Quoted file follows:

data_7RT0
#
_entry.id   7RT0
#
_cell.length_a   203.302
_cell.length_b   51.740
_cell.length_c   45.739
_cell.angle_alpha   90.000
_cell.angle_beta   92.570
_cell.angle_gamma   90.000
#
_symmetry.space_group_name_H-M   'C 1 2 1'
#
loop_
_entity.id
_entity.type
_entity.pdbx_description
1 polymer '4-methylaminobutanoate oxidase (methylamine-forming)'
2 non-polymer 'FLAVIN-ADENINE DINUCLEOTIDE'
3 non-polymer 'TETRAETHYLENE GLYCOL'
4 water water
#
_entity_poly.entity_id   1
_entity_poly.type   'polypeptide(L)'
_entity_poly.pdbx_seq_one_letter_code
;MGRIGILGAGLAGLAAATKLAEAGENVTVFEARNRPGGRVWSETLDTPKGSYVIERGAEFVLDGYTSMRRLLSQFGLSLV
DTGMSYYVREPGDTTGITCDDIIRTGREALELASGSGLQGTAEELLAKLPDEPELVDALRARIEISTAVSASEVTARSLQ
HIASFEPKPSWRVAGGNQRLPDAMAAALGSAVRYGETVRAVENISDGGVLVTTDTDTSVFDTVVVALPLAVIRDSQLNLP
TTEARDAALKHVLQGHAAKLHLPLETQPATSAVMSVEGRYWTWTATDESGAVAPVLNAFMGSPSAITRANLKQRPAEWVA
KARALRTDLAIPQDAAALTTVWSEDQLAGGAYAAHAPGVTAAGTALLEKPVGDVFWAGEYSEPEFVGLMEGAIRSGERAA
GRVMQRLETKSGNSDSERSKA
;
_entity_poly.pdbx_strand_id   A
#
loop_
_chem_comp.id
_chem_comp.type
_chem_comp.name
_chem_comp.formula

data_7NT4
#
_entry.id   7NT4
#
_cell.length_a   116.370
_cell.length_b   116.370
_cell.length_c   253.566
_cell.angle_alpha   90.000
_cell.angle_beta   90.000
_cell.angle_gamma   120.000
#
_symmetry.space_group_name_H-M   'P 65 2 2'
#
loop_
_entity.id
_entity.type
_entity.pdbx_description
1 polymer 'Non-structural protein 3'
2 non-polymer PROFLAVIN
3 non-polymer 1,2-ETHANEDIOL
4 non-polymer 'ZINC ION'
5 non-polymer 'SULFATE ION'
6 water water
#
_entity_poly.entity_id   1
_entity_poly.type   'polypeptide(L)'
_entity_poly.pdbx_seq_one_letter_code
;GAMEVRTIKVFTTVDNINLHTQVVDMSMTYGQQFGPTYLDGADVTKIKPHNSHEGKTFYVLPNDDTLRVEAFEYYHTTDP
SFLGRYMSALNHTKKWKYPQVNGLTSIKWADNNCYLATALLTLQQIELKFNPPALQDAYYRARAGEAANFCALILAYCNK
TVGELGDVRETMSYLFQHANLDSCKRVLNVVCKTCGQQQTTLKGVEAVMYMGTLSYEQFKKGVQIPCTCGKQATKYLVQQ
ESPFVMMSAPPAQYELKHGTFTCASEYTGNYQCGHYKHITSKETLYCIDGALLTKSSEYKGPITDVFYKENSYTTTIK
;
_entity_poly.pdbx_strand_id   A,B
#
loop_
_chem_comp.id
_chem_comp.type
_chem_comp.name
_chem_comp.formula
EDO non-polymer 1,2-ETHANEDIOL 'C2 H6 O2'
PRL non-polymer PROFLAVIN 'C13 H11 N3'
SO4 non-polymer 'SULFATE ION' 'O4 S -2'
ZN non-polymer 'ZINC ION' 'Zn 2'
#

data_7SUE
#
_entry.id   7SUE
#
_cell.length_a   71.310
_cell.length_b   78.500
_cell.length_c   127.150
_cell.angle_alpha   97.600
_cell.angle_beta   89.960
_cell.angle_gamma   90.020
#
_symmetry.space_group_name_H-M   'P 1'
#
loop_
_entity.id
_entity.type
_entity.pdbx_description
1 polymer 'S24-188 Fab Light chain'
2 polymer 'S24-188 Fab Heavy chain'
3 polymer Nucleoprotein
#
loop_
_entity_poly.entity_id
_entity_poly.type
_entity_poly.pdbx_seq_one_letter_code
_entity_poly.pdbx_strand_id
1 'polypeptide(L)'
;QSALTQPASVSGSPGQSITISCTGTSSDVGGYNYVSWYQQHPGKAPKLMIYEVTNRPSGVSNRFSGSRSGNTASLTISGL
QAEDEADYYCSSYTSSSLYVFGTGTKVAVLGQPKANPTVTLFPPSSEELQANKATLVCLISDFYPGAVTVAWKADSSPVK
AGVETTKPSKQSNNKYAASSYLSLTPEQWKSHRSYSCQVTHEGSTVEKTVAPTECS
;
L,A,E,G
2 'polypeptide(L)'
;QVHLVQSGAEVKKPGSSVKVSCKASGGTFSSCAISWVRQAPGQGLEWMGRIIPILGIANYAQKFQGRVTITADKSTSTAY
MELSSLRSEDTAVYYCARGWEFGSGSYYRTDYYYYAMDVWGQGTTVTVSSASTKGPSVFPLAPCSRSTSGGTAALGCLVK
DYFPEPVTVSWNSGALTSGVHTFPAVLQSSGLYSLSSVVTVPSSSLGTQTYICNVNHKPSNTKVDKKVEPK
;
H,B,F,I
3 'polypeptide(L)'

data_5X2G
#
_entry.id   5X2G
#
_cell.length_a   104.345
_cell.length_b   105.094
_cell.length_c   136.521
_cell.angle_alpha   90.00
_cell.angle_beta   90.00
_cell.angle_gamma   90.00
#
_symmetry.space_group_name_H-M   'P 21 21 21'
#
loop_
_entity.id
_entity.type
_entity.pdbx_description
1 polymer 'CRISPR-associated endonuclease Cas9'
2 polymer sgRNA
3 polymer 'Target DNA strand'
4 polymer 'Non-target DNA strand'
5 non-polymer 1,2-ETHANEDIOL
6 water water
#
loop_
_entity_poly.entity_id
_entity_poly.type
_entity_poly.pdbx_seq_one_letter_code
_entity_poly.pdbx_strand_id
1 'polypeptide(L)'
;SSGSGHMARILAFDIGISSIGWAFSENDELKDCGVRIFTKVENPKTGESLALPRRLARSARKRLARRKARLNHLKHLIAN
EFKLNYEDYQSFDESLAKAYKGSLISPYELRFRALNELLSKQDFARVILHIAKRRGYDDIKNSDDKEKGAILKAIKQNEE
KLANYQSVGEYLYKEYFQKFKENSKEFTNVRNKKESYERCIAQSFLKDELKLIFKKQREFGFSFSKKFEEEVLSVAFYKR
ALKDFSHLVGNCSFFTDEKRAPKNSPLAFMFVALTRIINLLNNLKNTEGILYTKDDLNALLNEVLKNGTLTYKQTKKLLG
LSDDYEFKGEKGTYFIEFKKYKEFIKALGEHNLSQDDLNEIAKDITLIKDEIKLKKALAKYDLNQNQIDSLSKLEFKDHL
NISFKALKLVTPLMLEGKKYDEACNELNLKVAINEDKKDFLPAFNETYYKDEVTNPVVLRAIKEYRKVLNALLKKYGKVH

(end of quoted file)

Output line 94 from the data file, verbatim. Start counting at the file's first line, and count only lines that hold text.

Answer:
#